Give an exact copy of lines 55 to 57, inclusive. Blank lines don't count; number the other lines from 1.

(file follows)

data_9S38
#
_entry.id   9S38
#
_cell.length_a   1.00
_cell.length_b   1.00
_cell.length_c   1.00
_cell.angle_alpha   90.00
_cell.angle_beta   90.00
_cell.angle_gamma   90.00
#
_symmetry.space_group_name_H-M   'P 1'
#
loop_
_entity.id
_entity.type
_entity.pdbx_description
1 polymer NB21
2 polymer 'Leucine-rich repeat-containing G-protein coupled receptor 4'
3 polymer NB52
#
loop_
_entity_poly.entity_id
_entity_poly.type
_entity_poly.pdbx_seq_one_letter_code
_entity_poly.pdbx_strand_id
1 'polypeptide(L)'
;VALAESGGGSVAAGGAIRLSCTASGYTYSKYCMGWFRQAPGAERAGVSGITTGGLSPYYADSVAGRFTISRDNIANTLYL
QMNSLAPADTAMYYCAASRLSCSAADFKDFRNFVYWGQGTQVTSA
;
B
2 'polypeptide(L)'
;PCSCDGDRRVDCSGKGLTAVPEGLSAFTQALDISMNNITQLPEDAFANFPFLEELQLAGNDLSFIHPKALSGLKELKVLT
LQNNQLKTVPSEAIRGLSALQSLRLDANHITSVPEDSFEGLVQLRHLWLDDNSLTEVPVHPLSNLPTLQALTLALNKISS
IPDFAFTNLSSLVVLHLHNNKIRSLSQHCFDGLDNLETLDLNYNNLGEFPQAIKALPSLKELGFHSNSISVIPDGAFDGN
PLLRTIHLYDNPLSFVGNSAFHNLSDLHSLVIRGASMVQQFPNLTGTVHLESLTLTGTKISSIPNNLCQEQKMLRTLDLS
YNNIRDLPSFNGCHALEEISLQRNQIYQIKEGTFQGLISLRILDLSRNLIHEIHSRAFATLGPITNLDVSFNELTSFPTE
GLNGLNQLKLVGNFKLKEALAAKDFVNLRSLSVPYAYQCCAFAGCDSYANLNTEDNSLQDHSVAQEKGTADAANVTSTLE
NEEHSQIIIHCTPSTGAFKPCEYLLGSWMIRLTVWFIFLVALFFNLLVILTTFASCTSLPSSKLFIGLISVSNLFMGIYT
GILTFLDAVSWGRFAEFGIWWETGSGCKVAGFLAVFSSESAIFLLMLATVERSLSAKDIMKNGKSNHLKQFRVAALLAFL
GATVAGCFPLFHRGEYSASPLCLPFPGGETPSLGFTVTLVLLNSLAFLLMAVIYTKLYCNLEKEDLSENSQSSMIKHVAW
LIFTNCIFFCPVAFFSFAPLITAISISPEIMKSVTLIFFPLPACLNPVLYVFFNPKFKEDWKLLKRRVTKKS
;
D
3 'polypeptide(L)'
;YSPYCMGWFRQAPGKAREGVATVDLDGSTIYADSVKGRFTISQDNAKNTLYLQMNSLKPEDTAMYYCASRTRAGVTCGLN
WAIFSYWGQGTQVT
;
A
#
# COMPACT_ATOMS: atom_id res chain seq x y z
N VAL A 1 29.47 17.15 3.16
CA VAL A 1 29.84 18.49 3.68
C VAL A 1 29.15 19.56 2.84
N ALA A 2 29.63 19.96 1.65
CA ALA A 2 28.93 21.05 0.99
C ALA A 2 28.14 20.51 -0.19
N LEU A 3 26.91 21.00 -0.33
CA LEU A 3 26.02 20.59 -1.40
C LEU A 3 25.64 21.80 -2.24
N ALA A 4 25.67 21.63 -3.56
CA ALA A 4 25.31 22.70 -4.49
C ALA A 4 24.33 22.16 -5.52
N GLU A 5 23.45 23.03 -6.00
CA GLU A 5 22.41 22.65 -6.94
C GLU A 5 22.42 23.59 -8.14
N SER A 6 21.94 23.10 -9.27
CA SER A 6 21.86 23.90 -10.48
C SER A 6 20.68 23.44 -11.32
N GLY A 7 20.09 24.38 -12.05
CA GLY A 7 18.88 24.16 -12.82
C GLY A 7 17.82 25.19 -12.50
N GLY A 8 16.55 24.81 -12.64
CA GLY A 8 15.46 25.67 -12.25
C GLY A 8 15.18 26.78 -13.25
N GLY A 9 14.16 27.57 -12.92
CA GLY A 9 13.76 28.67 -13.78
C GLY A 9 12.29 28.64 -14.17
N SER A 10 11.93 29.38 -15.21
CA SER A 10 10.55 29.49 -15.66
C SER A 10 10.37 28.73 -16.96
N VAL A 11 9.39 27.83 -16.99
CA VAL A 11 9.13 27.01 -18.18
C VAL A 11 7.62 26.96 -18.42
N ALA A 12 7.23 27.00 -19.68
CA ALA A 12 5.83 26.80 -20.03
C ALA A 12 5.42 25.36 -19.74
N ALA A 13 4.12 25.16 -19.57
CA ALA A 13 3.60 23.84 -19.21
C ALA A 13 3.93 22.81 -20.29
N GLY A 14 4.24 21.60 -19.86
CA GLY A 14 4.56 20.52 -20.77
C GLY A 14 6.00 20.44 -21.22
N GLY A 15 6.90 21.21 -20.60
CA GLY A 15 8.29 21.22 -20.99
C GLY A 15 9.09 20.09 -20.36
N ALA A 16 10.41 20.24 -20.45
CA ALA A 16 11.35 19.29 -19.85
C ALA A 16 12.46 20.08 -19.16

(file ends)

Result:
N ALA A 2 29.63 19.96 1.65
CA ALA A 2 28.93 21.05 0.99
C ALA A 2 28.14 20.51 -0.19